The Kowloon Walled City was a 6-acre enclave in Hong Kong that was accepted by the British authorities during the time of British rule over Hong Kong as being under de jure Chinese sovereignty. One of the most densely populated areas on Earth, it housed 35000 people. It lasted until 1993-94 when it was demolished by the colonial authorities after it was transferred to British sovereignty by agreement with the mainland Chinese government.
It's frequently described as "ungoverned", "anarchic", and so on. My question is this: did the mainland Chinese government (or possibly the government based in Taiwan) operate any kind of administrative structure in the KWC at any time between 1898 and its demolition?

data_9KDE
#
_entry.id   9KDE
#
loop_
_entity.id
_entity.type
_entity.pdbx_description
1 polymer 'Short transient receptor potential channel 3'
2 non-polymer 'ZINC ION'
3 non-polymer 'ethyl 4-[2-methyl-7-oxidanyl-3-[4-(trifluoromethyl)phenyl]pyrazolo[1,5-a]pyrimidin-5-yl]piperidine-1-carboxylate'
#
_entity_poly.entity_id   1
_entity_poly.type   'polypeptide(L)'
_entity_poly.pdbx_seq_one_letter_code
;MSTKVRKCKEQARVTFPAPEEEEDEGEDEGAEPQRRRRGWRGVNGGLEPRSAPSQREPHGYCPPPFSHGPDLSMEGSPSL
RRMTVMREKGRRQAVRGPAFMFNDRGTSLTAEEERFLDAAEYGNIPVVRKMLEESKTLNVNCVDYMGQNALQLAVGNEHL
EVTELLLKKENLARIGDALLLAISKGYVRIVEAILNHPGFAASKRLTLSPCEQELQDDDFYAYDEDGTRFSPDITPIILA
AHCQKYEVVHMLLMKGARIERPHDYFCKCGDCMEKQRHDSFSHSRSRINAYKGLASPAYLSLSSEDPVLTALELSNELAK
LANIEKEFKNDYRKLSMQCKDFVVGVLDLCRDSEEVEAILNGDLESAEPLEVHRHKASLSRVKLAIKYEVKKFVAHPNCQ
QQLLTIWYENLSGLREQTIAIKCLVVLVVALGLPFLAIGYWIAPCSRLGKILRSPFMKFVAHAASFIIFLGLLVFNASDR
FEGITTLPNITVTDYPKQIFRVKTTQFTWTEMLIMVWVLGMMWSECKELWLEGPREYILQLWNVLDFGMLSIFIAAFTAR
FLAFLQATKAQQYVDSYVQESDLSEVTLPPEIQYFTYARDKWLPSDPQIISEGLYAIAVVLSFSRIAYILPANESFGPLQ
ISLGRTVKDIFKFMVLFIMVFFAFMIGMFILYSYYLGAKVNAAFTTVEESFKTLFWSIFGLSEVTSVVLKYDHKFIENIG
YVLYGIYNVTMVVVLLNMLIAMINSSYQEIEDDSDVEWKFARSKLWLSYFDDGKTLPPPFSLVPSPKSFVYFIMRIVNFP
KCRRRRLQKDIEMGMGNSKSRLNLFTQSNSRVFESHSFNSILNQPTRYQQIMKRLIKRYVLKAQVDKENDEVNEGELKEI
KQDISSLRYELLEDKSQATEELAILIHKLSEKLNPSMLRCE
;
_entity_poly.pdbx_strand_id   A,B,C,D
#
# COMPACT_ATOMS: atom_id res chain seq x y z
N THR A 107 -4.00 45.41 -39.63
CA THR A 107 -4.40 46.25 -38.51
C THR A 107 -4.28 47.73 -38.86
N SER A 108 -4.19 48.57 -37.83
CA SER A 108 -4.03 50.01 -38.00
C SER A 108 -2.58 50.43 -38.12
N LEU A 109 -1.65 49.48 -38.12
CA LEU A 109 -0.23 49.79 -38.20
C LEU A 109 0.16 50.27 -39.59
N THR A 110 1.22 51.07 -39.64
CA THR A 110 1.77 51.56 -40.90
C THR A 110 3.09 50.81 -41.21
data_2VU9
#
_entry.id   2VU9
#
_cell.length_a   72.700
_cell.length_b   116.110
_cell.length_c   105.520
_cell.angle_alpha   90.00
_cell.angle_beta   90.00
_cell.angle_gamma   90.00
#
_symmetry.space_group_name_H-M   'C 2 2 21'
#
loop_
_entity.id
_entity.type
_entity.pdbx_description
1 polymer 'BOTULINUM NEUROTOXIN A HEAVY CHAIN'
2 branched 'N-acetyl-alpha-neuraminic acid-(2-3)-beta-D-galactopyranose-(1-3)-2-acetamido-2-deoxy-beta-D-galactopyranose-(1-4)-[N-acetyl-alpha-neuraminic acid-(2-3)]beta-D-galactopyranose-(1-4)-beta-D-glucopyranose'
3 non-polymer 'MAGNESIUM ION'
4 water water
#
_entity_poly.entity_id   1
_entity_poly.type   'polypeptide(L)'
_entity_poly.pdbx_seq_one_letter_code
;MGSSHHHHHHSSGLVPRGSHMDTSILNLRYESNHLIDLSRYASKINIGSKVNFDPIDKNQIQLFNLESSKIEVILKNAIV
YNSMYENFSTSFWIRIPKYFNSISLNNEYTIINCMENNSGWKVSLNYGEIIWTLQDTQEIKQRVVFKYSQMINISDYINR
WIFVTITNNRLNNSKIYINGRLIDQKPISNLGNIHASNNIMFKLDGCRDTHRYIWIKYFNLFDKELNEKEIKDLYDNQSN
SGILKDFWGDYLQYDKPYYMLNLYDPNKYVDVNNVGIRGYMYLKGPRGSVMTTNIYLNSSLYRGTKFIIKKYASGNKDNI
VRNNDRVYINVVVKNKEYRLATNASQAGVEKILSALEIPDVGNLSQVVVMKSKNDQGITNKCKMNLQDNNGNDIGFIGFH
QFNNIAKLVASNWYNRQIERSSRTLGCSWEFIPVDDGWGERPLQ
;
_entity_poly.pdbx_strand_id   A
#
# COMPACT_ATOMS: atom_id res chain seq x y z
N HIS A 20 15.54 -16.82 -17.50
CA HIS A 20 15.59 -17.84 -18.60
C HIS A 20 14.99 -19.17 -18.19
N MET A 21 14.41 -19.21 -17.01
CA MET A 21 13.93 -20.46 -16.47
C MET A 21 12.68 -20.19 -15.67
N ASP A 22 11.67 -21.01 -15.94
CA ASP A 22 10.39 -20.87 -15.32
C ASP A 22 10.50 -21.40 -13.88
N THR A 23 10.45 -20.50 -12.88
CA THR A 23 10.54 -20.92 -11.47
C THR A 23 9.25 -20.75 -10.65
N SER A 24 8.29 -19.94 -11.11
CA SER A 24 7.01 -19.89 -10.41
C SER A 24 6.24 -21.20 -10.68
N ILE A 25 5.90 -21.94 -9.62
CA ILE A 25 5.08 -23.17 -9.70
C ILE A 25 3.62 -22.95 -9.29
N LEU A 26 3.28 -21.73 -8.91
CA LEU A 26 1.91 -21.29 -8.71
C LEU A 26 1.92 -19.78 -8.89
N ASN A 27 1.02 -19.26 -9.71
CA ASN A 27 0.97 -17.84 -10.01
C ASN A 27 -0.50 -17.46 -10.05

For example, did they play a judicial role, let's say if a resident fell behind in paying their water or electricity bills? Did they maintain any kind of communication links with the mainland that required a presence at both ends and the maintenance of equipment or facilities or roads? Did they have official representation on the ground? Did they run polling stations, a police service, taxation, a postal service, offices that issued documents, even just a room with an official and a telephone in it?